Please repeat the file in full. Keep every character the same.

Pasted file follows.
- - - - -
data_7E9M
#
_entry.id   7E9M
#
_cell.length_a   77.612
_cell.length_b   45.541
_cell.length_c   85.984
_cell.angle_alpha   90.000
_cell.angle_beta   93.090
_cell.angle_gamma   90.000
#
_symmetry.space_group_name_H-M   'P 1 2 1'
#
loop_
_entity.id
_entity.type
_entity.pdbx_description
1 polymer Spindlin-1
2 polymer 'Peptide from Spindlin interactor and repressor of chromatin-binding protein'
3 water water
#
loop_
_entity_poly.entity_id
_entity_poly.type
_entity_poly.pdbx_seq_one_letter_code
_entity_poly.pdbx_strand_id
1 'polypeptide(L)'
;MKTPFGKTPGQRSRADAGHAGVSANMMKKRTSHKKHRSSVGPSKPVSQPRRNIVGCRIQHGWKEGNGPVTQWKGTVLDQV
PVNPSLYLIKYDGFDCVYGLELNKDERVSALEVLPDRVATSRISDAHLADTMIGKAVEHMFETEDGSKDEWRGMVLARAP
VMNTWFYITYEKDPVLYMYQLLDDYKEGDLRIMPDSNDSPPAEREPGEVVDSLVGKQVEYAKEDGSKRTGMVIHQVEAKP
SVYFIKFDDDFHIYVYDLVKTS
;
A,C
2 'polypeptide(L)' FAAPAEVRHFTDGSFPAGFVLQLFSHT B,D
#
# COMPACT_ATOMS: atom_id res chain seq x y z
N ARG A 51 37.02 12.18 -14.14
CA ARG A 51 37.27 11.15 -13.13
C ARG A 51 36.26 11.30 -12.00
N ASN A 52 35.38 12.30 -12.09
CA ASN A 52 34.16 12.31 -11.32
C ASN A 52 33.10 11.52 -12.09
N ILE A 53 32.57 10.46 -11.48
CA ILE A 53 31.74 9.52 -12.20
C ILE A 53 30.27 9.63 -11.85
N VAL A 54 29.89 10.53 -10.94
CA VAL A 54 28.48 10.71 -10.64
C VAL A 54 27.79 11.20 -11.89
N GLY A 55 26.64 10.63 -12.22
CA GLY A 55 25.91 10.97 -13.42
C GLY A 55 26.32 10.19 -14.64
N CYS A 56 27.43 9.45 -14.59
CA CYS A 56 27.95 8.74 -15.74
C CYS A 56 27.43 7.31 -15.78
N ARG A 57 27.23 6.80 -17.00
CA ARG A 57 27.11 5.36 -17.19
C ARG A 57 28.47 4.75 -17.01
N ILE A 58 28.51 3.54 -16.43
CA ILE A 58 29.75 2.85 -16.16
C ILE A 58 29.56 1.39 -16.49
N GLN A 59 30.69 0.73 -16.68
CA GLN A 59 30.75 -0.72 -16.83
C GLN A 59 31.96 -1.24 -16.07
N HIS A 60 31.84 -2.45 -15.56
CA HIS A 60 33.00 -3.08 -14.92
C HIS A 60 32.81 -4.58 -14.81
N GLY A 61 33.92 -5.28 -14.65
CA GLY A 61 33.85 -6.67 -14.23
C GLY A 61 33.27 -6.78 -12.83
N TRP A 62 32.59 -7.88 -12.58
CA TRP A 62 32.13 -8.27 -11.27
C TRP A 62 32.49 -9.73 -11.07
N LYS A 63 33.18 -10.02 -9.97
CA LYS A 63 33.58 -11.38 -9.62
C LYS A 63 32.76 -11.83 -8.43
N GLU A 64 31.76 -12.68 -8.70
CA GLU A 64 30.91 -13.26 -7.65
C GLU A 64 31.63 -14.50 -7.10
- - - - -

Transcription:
data_7E9M
#
_entry.id   7E9M
#
_cell.length_a   77.612
_cell.length_b   45.541
_cell.length_c   85.984
_cell.angle_alpha   90.000
_cell.angle_beta   93.090
_cell.angle_gamma   90.000
#
_symmetry.space_group_name_H-M   'P 1 2 1'
#
loop_
_entity.id
_entity.type
_entity.pdbx_description
1 polymer Spindlin-1
2 polymer 'Peptide from Spindlin interactor and repressor of chromatin-binding protein'
3 water water
#
loop_
_entity_poly.entity_id
_entity_poly.type
_entity_poly.pdbx_seq_one_letter_code
_entity_poly.pdbx_strand_id
1 'polypeptide(L)'
;MKTPFGKTPGQRSRADAGHAGVSANMMKKRTSHKKHRSSVGPSKPVSQPRRNIVGCRIQHGWKEGNGPVTQWKGTVLDQV
PVNPSLYLIKYDGFDCVYGLELNKDERVSALEVLPDRVATSRISDAHLADTMIGKAVEHMFETEDGSKDEWRGMVLARAP
VMNTWFYITYEKDPVLYMYQLLDDYKEGDLRIMPDSNDSPPAEREPGEVVDSLVGKQVEYAKEDGSKRTGMVIHQVEAKP
SVYFIKFDDDFHIYVYDLVKTS
;
A,C
2 'polypeptide(L)' FAAPAEVRHFTDGSFPAGFVLQLFSHT B,D
#
# COMPACT_ATOMS: atom_id res chain seq x y z
N ARG A 51 37.02 12.18 -14.14
CA ARG A 51 37.27 11.15 -13.13
C ARG A 51 36.26 11.30 -12.00
N ASN A 52 35.38 12.30 -12.09
CA ASN A 52 34.16 12.31 -11.32
C ASN A 52 33.10 11.52 -12.09
N ILE A 53 32.57 10.46 -11.48
CA ILE A 53 31.74 9.52 -12.20
C ILE A 53 30.27 9.63 -11.85
N VAL A 54 29.89 10.53 -10.94
CA VAL A 54 28.48 10.71 -10.64
C VAL A 54 27.79 11.20 -11.89
N GLY A 55 26.64 10.63 -12.22
CA GLY A 55 25.91 10.97 -13.42
C GLY A 55 26.32 10.19 -14.64
N CYS A 56 27.43 9.45 -14.59
CA CYS A 56 27.95 8.74 -15.74
C CYS A 56 27.43 7.31 -15.78
N ARG A 57 27.23 6.80 -17.00
CA ARG A 57 27.11 5.36 -17.19
C ARG A 57 28.47 4.75 -17.01
N ILE A 58 28.51 3.54 -16.43
CA ILE A 58 29.75 2.85 -16.16
C ILE A 58 29.56 1.39 -16.49
N GLN A 59 30.69 0.73 -16.68
CA GLN A 59 30.75 -0.72 -16.83
C GLN A 59 31.96 -1.24 -16.07
N HIS A 60 31.84 -2.45 -15.56
CA HIS A 60 33.00 -3.08 -14.92
C HIS A 60 32.81 -4.58 -14.81
N GLY A 61 33.92 -5.28 -14.65
CA GLY A 61 33.85 -6.67 -14.23
C GLY A 61 33.27 -6.78 -12.83
N TRP A 62 32.59 -7.88 -12.58
CA TRP A 62 32.13 -8.27 -11.27
C TRP A 62 32.49 -9.73 -11.07
N LYS A 63 33.18 -10.02 -9.97
CA LYS A 63 33.58 -11.38 -9.62
C LYS A 63 32.76 -11.83 -8.43
N GLU A 64 31.76 -12.68 -8.70
CA GLU A 64 30.91 -13.26 -7.65
C GLU A 64 31.63 -14.50 -7.10